A few years ago, New York University appointed me to teach a course on East Asian politics.
At the time, experts were sounding the alarm that America was in decline, Asia was on the rise, and China was "eating our lunch." Works reflecting this anxiety included Charles Kupchan's The End of the American Era (2003), Parag Khanna's "Waving Goodbye to Hegemony" (2008), and Fareed Zakaria's The Post-American World (2008). As I pointed out in 2007, however, predictions of American decline go back decades and have been consistently proven wrong.
But beyond the flaws in the narrative of American decline, the anticipation that an Asian Century would replace the American Century was also misguided. I used the semesters at NYU to deconstruct the notion of a rising Asia and reconstruct an appropriate U.S. foreign policy. Back then, such skepticism was counterintuitive. But just a few years later, several factors turned those doubts about the dawn of an Asian Century into common wisdom.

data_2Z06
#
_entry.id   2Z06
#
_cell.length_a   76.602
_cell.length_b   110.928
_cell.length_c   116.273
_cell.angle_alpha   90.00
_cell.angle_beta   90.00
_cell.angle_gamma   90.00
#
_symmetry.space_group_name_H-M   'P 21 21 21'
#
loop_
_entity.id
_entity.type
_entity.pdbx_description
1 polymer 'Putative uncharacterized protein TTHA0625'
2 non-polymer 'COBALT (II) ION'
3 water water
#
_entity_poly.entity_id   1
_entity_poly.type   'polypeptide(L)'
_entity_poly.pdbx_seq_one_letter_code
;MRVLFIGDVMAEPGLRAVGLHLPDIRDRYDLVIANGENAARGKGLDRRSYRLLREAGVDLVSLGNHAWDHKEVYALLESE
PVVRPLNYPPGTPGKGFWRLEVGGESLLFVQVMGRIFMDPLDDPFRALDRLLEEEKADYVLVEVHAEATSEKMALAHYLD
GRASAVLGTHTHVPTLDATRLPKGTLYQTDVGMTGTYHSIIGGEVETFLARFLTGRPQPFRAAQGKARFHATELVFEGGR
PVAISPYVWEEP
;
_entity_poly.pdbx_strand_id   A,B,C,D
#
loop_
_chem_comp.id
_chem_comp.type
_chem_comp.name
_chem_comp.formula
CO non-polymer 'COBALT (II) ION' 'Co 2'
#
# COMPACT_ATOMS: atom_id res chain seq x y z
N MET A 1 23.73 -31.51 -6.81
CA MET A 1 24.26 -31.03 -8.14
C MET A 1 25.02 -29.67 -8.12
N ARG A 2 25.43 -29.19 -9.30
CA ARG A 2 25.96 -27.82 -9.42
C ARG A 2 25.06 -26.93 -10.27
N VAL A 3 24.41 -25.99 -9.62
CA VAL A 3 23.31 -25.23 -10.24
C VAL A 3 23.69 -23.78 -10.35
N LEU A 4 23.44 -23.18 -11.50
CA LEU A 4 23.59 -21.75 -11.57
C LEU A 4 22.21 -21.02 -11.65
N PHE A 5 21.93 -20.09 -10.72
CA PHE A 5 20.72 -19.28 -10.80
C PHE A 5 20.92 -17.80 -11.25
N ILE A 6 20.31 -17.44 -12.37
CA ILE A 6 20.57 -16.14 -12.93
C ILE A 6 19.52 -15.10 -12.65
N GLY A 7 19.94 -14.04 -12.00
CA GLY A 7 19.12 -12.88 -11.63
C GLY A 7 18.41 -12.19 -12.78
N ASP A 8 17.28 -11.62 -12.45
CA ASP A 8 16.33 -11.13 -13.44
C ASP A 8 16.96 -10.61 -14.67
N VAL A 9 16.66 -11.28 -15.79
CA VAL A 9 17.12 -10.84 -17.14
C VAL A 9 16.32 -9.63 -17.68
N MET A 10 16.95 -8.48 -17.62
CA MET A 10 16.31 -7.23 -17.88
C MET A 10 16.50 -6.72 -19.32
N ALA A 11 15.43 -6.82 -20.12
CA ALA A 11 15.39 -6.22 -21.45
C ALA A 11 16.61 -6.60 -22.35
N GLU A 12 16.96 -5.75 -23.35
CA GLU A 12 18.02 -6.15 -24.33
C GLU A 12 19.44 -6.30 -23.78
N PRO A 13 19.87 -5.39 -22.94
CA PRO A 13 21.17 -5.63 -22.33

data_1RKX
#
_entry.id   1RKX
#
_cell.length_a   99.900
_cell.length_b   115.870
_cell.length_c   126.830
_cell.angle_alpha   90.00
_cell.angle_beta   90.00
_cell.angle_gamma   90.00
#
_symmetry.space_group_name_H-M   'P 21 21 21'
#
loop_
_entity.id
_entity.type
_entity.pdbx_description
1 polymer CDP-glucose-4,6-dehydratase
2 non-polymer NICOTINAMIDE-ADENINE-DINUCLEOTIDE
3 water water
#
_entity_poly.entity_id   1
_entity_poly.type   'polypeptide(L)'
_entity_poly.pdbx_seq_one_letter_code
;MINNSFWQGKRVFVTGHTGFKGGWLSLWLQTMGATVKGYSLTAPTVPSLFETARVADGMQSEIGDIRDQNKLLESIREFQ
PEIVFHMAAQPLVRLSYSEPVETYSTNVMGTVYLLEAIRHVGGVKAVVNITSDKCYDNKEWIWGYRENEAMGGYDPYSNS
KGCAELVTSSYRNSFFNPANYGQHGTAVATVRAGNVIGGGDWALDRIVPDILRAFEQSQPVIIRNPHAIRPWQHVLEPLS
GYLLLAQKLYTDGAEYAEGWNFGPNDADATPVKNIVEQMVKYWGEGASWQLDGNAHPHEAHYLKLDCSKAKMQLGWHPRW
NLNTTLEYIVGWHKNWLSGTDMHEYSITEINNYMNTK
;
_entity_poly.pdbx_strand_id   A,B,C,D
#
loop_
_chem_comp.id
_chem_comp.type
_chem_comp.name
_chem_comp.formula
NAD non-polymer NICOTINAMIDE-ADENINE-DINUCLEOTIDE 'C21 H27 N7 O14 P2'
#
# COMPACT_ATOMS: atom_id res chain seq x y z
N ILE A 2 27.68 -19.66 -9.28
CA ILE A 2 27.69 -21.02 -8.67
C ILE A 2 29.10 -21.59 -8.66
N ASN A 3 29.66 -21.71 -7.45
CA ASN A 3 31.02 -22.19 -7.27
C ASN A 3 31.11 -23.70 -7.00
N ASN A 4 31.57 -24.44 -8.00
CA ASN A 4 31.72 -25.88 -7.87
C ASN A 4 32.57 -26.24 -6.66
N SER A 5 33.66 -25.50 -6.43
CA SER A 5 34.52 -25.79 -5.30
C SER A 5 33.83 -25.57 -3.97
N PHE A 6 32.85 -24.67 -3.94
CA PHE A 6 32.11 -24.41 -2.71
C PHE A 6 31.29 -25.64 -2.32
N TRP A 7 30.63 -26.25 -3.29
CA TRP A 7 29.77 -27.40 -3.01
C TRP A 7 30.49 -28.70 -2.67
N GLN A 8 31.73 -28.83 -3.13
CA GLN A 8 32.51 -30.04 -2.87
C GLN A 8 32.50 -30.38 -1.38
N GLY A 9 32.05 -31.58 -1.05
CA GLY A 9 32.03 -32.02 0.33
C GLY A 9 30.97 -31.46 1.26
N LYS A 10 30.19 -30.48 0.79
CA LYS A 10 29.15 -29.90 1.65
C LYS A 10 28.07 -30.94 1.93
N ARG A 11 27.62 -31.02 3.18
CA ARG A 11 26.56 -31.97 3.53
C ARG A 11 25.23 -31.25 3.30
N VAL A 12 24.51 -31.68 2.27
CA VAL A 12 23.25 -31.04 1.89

First, East Asia has witnessed the recent ascent of conservative leadership amid territorial tensions—signaling not a futuristic vision for international harmony but a return to past rivalries.
China's new leader Xi Jinping has already vowed to strengthen its military, creating what U.S. Admiral Michael McDevitt identifies as a "security dilemma" in Asia. While China understandably wants to improve its combat readiness and project its naval power outward, doing so increases the insecurity of its neighbors.
Meanwhile, South Korea recently elected conservative Park Guen-hye, the daughter of Korea's powerful former dictator who has promised to be a strong leader in the style of Margaret Thatcher. Japan's December election gave a landslide victory to the Liberal Democratic Party and conservative Shinzo Abe—partly based on the expectation that the party would deliver a more muscular and less conciliatory foreign policy in response to friction with China and other neighbors over disputed territories.
Hot and cold disputes of this nature are abundant in Asia. Active disputes are much rarer in Europe or North America, while in Asia they may get worse. A senior Japanese diplomat recently told me that in the face of an assertive China, he is most worried about a "growing populist and nationalist sentiment in Japan."